Any of you guys fish stealhead?

Discussion in 'Saltwater' started by Wadecalvin, Oct 7, 2006.

  1. Wadecalvin

    Wadecalvin Member

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    Hey guys- Ive posted this on a couple boards without much response and thought you could give me some info. You Saltwater guys seem to know about the kinds of lines I'm looking into such as Outbound, Clouser and - hopefully Stealhead/ Atlantic salmon taper (all Rio). I'm thinking of trying Rio outbound line for steelheading on the Deschutes but understand it may not mend as well as the steelhead taper on my 9' 8wt - I've heard clouser does not mend well for swing fishing.

    I'm having to wade a little deeper than I'm comfortable with- and would like something that roll casts well - to keep away from the trees on back-cast. My elbow is slightly trashed and I'm gonna try two handing with my fighting butt untill my elbow heals or I go left handed or spey.

    Thank you.
     
  2. Coach Duff

    Coach Duff Banned or Parked

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    Steelhead Taper. Coach:beer1:
     
  3. miyawaki

    miyawaki Active Member

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    The reason why Outbounds don't mend is that they're shooting heads on a running line - running lines do not have enought weight to pick up the head. You want to mend, you have to use a "traditional" flyline like a steelhead taper.

    Leland.
     
  4. Jim Darden

    Jim Darden Active Member

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    If you are single handing, find the longest belly line you can for the roll casting. It will give you more distance. Also, make sure it is clean and greased for easy mending. I know most would disagree with me but I feel one option you could consider is a shooting head with mono running line. If you cast the head in the correct direction (so the head swings straight), the mono runs straight to the head and doesn't require mending.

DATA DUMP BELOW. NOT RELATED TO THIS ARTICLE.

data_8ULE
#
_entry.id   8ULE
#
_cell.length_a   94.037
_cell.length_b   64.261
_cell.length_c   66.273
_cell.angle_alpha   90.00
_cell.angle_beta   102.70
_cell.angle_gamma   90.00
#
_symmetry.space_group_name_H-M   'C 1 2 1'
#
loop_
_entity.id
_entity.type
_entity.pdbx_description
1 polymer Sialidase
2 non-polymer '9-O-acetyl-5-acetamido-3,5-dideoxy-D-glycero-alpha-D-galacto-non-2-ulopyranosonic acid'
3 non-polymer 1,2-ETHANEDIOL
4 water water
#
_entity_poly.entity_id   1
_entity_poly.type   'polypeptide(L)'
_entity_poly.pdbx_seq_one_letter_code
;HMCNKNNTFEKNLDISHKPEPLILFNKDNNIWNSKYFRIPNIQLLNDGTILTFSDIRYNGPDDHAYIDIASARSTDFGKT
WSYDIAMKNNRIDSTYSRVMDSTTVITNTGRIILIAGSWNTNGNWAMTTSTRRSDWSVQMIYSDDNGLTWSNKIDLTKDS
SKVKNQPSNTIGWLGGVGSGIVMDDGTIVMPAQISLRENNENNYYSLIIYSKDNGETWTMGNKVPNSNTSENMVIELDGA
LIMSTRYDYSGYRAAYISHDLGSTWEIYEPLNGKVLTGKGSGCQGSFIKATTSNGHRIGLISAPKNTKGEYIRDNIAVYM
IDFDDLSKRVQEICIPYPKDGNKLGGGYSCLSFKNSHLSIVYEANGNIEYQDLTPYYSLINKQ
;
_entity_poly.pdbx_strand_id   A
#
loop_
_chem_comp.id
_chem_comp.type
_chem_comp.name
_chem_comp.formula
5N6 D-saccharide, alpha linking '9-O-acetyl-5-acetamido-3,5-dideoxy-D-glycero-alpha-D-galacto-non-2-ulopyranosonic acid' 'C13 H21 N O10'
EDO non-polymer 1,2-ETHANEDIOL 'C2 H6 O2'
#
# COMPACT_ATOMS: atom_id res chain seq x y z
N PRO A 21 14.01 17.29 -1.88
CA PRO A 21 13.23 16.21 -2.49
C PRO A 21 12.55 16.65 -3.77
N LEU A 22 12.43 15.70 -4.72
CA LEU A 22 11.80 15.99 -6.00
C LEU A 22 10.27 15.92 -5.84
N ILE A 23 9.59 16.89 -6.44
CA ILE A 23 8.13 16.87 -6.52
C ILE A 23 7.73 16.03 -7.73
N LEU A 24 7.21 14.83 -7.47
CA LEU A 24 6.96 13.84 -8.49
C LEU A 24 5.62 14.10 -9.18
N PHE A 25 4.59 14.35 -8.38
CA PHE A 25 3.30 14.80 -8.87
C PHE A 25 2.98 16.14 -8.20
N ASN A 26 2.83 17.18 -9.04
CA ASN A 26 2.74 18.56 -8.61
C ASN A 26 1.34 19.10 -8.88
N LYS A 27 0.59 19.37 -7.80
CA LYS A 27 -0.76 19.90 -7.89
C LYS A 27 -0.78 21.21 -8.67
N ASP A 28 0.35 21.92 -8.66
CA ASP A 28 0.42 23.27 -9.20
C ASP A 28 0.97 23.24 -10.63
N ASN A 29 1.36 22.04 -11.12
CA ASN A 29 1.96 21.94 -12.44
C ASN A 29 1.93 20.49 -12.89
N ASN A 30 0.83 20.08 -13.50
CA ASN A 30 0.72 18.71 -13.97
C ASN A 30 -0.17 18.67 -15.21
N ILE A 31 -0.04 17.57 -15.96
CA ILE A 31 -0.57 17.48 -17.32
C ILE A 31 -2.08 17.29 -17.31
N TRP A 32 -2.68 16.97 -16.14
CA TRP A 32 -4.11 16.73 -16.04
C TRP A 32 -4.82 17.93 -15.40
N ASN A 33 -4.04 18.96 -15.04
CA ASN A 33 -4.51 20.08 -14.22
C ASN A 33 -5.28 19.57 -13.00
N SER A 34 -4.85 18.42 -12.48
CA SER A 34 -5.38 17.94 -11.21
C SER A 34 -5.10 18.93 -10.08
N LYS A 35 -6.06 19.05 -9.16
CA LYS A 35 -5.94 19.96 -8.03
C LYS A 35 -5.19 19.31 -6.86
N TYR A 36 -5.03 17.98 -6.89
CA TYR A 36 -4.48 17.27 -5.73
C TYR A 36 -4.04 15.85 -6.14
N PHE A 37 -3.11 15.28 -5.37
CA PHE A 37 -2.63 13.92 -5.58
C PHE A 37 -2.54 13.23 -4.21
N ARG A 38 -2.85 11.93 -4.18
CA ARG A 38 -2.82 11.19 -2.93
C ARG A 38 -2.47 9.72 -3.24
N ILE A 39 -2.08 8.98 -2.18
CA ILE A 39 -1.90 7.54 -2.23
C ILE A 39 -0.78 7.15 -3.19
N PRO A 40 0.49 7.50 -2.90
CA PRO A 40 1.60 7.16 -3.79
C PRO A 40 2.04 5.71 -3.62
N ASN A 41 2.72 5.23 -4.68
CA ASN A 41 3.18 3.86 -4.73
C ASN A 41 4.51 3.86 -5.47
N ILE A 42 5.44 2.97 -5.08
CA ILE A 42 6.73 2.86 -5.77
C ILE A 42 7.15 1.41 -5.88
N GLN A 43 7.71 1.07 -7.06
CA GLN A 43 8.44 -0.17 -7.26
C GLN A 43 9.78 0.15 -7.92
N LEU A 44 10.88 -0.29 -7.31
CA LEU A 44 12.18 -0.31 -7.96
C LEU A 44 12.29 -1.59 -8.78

Most places on the DesChutes are better suited to two handing because of the backcast situation (and the wind) but I know that is a pricy thing to get into. If you are going to fish that river a lot, I'd give it some serious consideration, if you don't mind learning to cast all over again.
     
  5. Don Freeman

    Don Freeman Free Man

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    Match a good weight forward floating line to your rod. If you're already a distance caster, and using a fast action rod, try a Rio Grand, or Steelhead line if you are confident that you can deal with the long belly in the wind on the Deschutes.

    If you can make good casts from 40-60', you are going to hook steelhead. If your'e making sloppy casts with a lot of slack at 60-80', it won't go as well. I've been fishing the big D since the early 80's with a one hand hand rod, and generally hook up more than the spey fishers, since I'm targeting pockets I know hold fish, rather than trying to see how much river I can cover.

    All that said, after I get back from the orthopedists today, I may well be pricing spey rigs if they can't do something with my hands. It's as if you can't get 60 years of hard use out of a set anymore. I want my money back.
     

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